The Select Committee on Security and Justice has adopted the Cybercrimes Bill, among several other pieces of legislation.
The Cybercrimes Bill (B 6B-2017) aims to create offences that have a bearing on cybercrime; criminalise the distribution of harmful data messages and to provide for interim protection orders; further regulate jurisdiction in respect of cybercrimes; further regulate the powers to investigate cybercrimes, and also further regulate aspects relating to mutual assistance in respect of the investigation of cybercrime.
The bill provides for the establishment of a designated point of contact; further provides for the proof of certain facts by affidavit; imposes obligations to report cybercrimes; provides for capacity building, and provides that the executive may enter into agreements with foreign states to promote measures aimed at the detection, prevention, mitigation and investigation of cybercrimes, among other matters.
The proposed amendments agreed to by the committee includes altering the tone of the bill to reflect non-binary language, as required by considerations of gender-neutrality, equality, dignity and identity and the restructuring of clause 16 to specifically reflect the impact of the considerations in criminalising the disclosure of data messages of intimate images.
Committee chairperson Shahidabibi Shaikh said all the concerns raised by the committee were addressed by the Department of Justice and Correctional Services, and the Parliamentary legal advisor in the bill.
“Once enacted, the bill will be the first non-binary legislation to be passed in South Africa,” Shaikh said.
Extension for firearm amnesty approved
The committee has also considered and adopted the notice of declaration of amnesty, in terms of the Firearms Control Act.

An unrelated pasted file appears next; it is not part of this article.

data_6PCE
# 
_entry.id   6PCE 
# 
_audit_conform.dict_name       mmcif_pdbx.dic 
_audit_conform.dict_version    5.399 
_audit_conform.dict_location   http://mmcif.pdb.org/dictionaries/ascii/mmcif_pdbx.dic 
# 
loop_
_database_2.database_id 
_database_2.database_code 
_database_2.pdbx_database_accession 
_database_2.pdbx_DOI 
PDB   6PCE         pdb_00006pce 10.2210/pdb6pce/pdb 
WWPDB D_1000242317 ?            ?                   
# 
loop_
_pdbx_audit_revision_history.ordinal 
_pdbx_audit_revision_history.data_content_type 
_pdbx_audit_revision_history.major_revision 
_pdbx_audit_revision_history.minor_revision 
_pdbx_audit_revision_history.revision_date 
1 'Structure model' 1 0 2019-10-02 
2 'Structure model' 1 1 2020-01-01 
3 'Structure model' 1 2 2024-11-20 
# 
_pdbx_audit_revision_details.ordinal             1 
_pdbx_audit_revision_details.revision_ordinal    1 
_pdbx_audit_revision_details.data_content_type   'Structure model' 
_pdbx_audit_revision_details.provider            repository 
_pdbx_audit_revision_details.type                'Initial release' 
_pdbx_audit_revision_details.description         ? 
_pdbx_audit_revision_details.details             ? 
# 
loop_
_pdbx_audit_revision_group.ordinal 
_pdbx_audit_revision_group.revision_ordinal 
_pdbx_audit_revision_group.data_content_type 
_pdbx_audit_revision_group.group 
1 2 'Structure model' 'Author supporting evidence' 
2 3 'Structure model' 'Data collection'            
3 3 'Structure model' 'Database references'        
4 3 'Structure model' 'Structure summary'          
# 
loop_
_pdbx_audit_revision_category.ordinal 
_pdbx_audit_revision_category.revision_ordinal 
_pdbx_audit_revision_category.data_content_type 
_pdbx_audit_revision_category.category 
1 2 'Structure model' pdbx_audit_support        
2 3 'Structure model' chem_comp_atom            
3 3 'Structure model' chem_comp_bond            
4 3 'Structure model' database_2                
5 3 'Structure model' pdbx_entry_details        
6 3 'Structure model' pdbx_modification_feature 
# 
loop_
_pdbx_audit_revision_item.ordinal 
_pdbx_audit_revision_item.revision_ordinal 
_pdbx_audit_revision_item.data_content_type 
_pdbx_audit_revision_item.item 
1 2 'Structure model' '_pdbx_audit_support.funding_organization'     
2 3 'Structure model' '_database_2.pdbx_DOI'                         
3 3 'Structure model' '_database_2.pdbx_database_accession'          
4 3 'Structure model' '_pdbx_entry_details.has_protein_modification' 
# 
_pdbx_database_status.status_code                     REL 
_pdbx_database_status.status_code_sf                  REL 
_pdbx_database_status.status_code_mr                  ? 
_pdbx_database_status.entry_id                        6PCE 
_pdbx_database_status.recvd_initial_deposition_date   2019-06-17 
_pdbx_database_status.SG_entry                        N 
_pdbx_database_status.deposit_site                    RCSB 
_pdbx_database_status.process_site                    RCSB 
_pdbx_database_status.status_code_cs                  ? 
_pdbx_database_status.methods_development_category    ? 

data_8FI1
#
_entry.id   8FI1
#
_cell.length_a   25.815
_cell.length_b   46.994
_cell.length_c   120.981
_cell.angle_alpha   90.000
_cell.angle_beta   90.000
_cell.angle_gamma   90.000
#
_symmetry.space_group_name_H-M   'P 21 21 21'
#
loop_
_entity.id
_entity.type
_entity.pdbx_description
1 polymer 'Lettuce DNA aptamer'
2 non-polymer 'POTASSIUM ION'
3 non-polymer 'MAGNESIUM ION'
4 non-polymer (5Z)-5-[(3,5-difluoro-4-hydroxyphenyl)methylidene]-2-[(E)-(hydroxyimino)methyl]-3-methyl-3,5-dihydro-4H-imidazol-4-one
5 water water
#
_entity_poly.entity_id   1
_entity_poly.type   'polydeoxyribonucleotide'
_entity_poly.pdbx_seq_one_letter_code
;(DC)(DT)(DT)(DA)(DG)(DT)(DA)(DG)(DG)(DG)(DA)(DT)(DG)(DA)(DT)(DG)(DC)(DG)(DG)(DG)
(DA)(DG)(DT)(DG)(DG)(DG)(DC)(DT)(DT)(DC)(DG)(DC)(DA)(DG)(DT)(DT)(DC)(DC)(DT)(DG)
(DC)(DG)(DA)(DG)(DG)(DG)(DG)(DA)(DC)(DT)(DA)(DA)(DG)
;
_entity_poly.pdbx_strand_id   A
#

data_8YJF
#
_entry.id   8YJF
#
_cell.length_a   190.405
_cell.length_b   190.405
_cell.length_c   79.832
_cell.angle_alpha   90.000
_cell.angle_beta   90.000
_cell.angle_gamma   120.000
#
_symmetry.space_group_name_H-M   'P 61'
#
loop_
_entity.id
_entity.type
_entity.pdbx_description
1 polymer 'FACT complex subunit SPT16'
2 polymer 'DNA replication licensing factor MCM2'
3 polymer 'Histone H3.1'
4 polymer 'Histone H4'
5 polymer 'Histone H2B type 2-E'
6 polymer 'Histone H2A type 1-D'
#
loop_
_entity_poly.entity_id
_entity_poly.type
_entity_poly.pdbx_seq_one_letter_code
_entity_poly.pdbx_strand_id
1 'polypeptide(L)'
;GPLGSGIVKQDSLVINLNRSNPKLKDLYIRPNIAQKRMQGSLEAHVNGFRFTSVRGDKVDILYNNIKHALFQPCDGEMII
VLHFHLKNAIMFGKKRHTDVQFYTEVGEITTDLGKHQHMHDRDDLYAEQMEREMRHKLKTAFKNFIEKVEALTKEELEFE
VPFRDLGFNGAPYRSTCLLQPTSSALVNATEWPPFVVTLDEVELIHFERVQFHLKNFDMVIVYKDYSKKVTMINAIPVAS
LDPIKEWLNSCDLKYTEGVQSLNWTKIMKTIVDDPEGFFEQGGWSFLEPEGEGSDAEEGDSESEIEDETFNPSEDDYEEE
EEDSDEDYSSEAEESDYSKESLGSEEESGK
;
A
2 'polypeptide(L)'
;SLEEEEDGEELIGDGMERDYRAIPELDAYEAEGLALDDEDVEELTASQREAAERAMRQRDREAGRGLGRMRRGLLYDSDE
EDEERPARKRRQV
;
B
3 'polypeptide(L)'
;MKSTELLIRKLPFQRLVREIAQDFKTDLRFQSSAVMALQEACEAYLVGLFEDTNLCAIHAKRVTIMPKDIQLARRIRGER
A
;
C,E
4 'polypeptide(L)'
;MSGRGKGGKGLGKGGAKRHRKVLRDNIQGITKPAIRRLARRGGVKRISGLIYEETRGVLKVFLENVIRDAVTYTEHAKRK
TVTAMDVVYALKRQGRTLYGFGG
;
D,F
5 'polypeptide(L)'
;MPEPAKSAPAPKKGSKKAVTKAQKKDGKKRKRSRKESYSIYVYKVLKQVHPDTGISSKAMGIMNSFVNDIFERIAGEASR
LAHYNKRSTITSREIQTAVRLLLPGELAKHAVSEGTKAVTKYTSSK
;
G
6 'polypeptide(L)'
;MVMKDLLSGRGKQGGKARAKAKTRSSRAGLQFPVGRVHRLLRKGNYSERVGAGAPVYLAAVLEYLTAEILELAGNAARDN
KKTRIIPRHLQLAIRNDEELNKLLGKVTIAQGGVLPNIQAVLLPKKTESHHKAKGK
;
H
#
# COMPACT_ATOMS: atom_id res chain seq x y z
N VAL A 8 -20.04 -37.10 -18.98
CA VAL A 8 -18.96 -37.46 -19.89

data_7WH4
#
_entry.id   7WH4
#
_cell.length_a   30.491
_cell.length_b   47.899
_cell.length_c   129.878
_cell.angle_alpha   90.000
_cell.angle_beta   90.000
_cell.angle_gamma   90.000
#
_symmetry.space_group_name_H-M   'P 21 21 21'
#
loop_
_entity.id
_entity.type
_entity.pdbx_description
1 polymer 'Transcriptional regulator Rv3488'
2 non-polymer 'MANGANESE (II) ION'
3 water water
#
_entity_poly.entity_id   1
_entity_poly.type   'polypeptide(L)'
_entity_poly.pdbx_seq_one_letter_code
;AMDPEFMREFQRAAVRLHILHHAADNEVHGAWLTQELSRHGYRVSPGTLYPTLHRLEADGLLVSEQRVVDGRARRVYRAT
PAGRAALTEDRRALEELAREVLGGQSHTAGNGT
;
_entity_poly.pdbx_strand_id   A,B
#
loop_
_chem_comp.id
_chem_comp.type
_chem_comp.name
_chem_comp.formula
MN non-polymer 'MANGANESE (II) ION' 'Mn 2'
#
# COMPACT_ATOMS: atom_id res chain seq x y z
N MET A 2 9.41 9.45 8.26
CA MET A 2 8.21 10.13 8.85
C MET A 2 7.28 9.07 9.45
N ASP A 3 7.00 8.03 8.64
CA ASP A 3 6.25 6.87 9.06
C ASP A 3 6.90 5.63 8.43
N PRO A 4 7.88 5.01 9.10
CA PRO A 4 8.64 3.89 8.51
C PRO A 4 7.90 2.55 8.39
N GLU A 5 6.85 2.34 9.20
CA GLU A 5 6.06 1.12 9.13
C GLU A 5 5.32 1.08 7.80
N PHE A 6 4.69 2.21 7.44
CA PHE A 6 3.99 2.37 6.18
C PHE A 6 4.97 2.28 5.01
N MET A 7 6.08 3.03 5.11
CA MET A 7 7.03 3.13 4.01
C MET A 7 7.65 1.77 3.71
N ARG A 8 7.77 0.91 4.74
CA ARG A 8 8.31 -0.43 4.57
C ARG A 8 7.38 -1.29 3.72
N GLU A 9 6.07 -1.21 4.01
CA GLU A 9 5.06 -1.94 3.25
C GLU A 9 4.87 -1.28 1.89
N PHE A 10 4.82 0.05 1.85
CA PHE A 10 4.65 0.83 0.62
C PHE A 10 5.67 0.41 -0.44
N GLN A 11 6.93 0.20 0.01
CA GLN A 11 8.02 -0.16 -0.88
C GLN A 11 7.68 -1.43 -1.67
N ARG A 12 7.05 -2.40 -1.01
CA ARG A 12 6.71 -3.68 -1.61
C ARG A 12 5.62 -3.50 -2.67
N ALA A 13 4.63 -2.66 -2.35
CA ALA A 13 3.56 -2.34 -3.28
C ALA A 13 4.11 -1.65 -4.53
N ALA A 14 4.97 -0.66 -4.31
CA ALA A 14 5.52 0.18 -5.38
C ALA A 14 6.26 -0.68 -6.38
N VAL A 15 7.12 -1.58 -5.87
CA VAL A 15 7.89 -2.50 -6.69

This follows a request from the South African Police Service (SAPS) for a new six months’ firearms amnesty, commencing from August this year.
Shaikh said the committee resolved to agree to the new amnesty, but categorically stated that the SAPS should provide more communication to the public regarding amnesty.
“The committee heard that granting another amnesty period will afford communities another opportunity to surrender illegal and unwanted firearms and/or ammunition, in an effort to curb the proliferation of illegal firearms in circulation,” Shaikh said.
Civil Union Amendment Bill
The committee further agreed to the Civil Union Amendment Bill.
The bill aims to repeal section 6 of the Civil Union Act, which allows a marriage officer to inform the Minister of Home Affairs that he or she objects on the ground of conscience, religion and belief to solemnising a civil union between persons of the same sex.
“It is important to note that the marriage officers referred to in the bill are public servants employed by the Department of Home Affairs,” Shaik said.
Shaikh said the reports, which were adopted by the majority of members on these matters, will now be sent to the National Council of Provinces, with the recommendation for adoption.